my life. . . today

Aarrgghh. . . . I’ve started this post a few times and I just can’t seem to get out what I want to say. Or at least put it out there so it makes sense to you, my gracious and wonderful readers.

This path to sobriety and beyond is different for all of us. Yet, it has SO many similarities. We all started out thinking we were different from everyone else when it came to our drinking habits. After we began exploring all the different blogs out there, we came to find out we were not alone in how we felt and how we dealt with alcohol.

I’m on the “I feel like I’m different than everyone else” thread right now and finding it hard to express what’s going on. I’m sure I’m not that unique in my relationship with booze – well, I know that for a fact – but it sure feels like it sometimes.

I was so hoping that when I hit that 90 day mark things would be markedly different in my life one way or another. By that time, “they” say the alcohol is out of your system and you should be actually feeling much better. But I felt the same. I still craved booze from the witching hour (4:00pm) to when I would finally eat. Every single day. I wasn’t really sleeping all that much better. I was having a hard time falling asleep and not getting enough sleep. My life did not change. Don’t know exactly what I was hoping for, but I do know that I wanted it to be happier or more social or just better.

Then I hit the next stage – the 100 to 140 days mark. Those days had their ups and downs along the cycle. No momentous days, and the usual bad days! I still had my cravings and my life remained the same ๐Ÿ˜ฆ (even with the ‘social’ changes I was making.)

And that was when the 150 to 180 days came along. For that period, I had many bad days. The desire to drink wasn’t just a craving or desire any longer. It was an insane need that went beyond “wow, I really want a drink” to “I don’t care what I drink, I just want to get shitfaced.” I think FitFatFood wrote a great post about addiction and referenced Russell Brand. I love the way he explains addiction. My need to get drunk during that period was INTENSE. I wanted my pain, my loneliness, my boring life to disappear into the booze. And I wanted it BAD.

Ugh, delete, delete, delete. What I type isn’t what I want to say.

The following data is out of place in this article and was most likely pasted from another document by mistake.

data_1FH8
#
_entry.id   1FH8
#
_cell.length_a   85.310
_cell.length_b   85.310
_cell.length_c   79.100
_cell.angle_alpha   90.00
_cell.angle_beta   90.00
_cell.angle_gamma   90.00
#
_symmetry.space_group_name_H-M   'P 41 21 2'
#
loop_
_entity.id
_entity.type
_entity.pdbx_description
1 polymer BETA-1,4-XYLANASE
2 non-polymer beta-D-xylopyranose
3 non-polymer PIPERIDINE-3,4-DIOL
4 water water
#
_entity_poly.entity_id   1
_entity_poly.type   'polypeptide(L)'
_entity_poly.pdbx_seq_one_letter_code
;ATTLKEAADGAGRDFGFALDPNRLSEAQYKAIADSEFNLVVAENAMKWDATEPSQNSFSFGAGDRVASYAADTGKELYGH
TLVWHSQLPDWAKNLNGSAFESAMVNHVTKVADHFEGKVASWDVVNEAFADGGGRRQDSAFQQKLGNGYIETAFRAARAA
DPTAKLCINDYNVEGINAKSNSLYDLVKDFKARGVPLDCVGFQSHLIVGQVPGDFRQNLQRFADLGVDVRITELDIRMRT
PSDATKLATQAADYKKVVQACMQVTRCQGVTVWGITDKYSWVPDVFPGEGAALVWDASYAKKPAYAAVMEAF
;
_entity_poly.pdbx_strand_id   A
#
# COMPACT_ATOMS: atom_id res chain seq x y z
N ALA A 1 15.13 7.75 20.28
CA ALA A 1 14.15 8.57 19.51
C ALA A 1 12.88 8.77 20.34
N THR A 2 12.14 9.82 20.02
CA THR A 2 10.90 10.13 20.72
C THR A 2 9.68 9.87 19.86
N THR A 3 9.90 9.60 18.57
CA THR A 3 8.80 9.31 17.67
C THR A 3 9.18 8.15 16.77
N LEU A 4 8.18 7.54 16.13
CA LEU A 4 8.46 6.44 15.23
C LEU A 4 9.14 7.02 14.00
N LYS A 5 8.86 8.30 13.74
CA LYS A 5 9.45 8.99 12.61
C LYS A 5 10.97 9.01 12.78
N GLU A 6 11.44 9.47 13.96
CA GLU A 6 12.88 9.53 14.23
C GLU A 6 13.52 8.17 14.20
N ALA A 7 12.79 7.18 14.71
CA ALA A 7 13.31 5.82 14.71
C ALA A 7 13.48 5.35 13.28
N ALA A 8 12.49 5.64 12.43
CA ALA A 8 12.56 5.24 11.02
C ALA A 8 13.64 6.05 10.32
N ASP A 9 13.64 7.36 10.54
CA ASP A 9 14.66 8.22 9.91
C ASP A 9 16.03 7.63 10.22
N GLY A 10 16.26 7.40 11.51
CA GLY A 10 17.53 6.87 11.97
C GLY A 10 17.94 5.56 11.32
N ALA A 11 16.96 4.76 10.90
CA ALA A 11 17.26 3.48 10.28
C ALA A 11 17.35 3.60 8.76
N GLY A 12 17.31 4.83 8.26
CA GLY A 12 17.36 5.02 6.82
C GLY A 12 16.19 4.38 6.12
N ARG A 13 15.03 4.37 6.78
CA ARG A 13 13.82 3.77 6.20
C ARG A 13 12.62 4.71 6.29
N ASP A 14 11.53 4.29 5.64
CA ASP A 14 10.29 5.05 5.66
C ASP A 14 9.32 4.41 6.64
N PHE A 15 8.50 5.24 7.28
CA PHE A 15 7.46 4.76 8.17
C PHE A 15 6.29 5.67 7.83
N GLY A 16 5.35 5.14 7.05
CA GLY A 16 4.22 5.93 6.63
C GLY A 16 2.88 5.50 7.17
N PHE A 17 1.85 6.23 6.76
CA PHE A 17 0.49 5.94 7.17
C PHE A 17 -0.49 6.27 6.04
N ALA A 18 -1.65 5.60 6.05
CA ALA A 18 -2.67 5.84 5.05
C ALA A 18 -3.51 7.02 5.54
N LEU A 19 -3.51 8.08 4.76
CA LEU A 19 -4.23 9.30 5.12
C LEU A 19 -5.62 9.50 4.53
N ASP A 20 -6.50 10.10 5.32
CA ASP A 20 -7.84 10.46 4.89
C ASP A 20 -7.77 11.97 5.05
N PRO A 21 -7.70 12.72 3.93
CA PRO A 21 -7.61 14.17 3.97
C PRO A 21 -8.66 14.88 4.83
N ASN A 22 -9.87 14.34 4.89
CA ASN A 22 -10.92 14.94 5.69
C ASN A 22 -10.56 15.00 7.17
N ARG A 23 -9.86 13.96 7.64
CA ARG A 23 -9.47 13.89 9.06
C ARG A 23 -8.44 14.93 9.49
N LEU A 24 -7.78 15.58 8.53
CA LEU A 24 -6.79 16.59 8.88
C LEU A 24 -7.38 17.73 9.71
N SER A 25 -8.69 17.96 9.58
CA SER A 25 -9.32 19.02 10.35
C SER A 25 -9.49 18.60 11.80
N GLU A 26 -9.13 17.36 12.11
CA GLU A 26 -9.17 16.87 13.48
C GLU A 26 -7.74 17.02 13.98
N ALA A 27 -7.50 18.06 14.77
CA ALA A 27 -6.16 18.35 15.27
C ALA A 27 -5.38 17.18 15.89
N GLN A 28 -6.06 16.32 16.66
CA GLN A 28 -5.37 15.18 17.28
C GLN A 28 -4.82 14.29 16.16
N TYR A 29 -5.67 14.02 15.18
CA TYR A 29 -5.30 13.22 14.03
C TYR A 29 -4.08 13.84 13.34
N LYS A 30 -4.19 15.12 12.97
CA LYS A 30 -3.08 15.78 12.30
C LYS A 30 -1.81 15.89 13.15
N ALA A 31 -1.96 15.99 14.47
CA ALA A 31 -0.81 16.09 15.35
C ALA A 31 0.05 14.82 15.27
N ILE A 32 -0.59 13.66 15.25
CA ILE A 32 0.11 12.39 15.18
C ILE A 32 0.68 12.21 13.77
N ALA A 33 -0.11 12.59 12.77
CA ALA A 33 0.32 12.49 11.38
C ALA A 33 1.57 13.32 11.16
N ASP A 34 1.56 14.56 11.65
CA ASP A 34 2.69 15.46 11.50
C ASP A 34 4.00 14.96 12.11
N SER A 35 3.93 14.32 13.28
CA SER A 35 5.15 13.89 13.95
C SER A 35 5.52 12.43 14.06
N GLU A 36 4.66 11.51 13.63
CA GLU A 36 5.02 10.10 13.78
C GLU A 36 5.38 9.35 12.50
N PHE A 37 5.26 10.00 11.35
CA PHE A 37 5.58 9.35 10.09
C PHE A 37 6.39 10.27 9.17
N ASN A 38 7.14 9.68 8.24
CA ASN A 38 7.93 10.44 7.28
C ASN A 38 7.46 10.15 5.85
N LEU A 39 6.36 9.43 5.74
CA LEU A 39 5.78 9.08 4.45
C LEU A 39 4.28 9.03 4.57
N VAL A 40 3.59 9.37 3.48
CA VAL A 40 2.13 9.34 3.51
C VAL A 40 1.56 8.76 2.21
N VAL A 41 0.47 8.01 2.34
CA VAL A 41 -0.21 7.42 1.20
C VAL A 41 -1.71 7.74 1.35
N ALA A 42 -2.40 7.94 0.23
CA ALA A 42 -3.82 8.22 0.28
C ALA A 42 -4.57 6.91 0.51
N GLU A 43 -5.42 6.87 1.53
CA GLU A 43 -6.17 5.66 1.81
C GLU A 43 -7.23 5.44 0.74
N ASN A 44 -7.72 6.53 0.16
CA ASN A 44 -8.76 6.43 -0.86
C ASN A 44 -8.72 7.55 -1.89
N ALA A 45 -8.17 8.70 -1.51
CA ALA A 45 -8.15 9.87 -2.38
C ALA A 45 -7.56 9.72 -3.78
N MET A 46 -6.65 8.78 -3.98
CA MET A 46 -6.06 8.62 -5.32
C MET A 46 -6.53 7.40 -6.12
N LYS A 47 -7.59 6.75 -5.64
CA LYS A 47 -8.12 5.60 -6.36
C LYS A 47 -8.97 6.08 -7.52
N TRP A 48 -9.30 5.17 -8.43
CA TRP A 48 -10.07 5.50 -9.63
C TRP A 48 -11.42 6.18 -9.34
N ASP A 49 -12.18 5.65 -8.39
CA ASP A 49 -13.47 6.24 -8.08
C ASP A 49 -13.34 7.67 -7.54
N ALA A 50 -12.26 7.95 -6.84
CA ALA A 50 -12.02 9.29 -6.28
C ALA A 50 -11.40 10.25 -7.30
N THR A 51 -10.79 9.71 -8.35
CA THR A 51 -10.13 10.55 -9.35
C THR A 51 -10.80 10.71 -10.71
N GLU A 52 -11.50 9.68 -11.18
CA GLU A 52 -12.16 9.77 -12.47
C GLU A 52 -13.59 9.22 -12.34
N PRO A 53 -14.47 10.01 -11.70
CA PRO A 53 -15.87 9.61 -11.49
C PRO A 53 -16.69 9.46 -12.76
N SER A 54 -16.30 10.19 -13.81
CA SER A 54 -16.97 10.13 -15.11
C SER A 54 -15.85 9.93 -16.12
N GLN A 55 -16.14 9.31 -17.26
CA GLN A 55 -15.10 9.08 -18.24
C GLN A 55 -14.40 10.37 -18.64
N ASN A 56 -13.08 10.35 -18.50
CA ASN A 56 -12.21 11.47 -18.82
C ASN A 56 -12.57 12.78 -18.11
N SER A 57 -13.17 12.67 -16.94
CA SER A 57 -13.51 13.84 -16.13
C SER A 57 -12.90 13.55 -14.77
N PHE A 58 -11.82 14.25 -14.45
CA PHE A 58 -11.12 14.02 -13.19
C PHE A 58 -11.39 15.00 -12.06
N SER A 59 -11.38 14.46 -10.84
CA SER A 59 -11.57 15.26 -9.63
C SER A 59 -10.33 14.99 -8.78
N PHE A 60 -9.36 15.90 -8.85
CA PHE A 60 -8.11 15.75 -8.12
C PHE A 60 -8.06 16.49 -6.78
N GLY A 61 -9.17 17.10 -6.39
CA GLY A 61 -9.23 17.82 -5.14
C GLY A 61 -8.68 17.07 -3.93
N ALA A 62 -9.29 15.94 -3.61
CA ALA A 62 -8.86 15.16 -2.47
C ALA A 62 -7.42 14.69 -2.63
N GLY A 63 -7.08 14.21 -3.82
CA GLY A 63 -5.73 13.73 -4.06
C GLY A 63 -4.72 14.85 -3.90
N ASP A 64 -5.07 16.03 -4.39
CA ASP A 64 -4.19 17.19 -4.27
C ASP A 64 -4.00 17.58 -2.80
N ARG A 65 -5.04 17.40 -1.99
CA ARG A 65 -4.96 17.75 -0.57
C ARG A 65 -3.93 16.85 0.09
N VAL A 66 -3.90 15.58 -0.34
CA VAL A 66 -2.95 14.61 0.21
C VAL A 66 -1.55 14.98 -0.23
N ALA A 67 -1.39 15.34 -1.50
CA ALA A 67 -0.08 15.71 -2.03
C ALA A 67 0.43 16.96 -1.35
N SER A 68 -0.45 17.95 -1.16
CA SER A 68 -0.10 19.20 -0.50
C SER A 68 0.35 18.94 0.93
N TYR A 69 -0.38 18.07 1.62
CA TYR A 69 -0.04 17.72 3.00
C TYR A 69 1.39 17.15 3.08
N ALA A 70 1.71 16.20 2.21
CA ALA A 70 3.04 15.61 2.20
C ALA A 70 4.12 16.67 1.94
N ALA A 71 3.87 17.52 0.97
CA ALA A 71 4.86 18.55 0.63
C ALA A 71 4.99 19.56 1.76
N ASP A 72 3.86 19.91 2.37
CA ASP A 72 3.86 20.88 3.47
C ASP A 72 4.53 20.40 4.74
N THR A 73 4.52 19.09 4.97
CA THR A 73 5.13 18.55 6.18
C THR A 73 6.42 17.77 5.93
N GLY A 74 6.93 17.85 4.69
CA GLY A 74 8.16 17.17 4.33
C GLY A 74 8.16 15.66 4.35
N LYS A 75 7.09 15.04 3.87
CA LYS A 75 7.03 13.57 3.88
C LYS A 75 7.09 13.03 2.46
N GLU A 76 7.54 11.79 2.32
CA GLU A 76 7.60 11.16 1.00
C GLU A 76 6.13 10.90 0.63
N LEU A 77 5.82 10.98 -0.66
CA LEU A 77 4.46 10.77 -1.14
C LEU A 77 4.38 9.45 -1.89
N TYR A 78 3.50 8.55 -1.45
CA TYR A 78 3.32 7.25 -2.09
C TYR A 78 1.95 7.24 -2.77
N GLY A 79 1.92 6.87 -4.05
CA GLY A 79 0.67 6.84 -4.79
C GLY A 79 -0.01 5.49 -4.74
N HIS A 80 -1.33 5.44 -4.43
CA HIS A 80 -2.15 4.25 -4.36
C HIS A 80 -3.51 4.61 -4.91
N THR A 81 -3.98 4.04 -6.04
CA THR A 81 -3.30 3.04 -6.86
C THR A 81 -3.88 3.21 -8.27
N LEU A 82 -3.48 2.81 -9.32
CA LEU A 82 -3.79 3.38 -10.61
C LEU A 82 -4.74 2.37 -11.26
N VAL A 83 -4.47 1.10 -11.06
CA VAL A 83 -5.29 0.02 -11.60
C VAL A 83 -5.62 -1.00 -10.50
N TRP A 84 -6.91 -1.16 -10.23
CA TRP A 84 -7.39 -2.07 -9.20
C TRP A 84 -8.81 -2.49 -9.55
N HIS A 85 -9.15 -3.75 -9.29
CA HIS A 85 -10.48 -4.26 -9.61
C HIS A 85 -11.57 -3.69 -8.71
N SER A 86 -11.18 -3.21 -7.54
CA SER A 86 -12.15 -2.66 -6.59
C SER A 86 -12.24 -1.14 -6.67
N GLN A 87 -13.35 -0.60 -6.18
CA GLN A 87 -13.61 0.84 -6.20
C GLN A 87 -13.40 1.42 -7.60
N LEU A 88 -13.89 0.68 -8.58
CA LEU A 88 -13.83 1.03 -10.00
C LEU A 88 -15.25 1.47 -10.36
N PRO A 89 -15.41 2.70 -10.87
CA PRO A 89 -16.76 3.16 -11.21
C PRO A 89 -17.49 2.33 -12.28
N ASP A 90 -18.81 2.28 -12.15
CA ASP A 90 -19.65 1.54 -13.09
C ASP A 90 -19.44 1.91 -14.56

Mostly, I still have some major issues to work on to insure my sobriety continues. But, I did want to say that although my life still isn’t all I hoped it would be at this stage and age, the past 2 weeks have actually been easier. I still don’t fall asleep as quickly as I would like, but I do sleep better. I haven’t had those INSANE cravings and I am thinking less about stopping for a drink. Physically, I finally notice a difference in the way I feel. I know, took me long enough. ๐Ÿ™‚ Every morning while I’m getting my coffee at work, I thank God that I have a clear head.

My 7 month mark is next week. I still have a VERY long way to go.

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16 Responses to my life. . . today

  1. It’s not easy but it’s still better than before, right?
    The 7/8 month mark was just enormous in the leaps my sobriety took. It will happen but you kinda have to believe, have faith, you are going to feel better, it’s not all for nothing.
    Stay strong

  2. Seven months is a good start. Good for you.

  3. Phoebe says:

    Regardless of how you expected to feel you still did not drink!
    Somewhere deep inside you know it will get better, keep up the good work!

  4. Jean says:

    Debbie, glad your sleeping better. I love how “on” I feel most days now at work. It is great to awaken each day with a clear head. When I see my husband drink I see how stupid he acts and how tired and cranky he is the next day, it makes me glad to be done with drinking, hopefully for good.